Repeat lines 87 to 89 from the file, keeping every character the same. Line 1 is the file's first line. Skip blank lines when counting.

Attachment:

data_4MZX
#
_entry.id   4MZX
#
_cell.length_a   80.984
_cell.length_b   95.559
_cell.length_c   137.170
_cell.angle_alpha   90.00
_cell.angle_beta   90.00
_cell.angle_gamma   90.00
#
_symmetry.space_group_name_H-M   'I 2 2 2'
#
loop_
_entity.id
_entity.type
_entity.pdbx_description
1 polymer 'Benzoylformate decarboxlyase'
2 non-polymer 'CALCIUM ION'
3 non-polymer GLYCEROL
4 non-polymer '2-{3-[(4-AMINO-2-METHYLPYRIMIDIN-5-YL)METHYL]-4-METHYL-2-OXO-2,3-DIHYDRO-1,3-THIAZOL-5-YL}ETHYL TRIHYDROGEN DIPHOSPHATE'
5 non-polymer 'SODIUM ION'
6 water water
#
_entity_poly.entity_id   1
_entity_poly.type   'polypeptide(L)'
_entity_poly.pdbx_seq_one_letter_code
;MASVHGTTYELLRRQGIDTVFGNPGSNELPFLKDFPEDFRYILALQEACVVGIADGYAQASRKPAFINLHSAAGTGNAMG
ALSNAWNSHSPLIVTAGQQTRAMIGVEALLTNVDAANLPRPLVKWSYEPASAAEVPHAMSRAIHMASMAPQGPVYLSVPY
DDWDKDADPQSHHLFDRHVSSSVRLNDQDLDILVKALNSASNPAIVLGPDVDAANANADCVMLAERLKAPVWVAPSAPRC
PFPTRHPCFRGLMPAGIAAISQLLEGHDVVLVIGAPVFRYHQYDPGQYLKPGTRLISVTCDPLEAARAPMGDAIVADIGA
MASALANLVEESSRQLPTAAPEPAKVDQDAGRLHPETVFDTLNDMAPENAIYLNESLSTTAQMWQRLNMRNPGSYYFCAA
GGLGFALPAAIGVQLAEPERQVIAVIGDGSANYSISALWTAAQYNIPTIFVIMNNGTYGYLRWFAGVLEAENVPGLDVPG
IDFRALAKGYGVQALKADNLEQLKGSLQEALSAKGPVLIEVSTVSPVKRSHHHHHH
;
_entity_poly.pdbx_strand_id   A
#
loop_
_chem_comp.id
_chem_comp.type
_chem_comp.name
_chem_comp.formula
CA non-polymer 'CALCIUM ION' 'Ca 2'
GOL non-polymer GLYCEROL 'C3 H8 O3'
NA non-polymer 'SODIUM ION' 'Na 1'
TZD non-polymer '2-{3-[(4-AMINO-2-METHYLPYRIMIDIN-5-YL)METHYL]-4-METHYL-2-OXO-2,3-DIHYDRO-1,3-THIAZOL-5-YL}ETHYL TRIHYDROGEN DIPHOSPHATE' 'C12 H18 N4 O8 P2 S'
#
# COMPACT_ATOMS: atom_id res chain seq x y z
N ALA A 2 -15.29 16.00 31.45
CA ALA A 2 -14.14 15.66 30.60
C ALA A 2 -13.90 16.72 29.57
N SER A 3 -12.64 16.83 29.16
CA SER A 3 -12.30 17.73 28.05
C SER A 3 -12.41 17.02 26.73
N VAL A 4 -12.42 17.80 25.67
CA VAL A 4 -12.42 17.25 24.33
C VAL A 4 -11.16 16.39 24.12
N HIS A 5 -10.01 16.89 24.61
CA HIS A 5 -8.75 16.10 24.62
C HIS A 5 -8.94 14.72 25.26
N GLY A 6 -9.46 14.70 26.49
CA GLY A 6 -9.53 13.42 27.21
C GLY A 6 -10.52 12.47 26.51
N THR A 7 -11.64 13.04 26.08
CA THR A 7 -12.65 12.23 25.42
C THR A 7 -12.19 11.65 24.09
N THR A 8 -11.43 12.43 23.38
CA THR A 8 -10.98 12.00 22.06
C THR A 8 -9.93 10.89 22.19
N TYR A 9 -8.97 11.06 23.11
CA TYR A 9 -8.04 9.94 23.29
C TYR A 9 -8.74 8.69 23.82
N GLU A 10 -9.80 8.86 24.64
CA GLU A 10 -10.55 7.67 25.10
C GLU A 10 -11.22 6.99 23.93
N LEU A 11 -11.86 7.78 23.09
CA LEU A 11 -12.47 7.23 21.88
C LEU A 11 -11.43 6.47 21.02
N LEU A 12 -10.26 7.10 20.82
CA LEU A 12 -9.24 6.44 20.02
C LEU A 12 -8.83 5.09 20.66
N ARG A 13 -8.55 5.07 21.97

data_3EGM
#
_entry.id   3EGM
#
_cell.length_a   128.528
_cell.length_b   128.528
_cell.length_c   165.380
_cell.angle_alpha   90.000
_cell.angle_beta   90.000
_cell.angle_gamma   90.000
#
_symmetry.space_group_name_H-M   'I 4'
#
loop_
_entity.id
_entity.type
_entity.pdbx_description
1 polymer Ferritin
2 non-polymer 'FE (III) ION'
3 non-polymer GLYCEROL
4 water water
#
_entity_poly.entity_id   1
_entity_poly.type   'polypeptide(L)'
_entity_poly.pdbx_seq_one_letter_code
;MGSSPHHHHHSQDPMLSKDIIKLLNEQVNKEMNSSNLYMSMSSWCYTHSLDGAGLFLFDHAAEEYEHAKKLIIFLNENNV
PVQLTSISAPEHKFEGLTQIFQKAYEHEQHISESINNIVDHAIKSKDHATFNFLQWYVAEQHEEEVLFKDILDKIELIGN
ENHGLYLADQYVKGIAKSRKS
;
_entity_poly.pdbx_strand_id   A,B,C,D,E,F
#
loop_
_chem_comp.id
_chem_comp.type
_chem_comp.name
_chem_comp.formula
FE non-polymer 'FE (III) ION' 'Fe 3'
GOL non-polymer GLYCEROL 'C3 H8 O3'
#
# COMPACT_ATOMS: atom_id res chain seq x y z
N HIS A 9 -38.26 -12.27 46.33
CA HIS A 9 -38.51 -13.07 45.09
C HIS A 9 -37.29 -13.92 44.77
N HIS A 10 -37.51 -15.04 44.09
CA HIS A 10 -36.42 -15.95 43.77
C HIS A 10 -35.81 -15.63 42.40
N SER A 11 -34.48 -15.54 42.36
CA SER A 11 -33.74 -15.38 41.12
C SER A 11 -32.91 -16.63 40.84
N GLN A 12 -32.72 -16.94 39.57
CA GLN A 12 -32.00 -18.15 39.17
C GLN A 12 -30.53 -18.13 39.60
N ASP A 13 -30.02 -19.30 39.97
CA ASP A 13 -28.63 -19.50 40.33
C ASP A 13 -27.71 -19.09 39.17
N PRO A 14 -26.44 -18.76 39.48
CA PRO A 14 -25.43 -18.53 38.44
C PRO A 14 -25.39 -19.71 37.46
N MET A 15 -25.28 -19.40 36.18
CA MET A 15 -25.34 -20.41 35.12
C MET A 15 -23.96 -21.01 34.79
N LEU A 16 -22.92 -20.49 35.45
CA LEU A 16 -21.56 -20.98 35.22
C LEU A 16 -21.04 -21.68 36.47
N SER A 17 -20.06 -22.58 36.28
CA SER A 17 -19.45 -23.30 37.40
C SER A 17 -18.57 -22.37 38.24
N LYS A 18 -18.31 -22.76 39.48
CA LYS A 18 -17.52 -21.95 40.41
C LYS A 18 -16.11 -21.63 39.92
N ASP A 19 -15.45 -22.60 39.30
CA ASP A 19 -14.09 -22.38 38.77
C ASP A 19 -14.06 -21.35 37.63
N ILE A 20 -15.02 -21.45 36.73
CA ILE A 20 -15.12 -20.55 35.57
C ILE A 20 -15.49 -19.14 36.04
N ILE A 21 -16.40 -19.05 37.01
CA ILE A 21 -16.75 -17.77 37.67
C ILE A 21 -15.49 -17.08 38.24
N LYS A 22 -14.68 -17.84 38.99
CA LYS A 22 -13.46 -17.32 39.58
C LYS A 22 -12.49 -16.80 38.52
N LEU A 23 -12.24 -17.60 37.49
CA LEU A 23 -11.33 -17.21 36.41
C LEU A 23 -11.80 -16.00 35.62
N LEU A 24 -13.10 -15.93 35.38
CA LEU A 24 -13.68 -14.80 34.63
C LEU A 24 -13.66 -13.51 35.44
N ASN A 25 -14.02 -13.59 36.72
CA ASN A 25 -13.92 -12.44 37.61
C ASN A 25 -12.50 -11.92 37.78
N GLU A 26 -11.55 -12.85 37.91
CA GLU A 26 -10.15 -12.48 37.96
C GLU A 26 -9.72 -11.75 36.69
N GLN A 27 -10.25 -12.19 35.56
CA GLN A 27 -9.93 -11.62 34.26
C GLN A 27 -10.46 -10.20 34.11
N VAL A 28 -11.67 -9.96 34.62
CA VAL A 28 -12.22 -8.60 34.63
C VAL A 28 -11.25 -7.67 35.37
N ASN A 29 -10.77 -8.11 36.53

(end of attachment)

_cell.length_a   128.528
_cell.length_b   128.528
_cell.length_c   165.380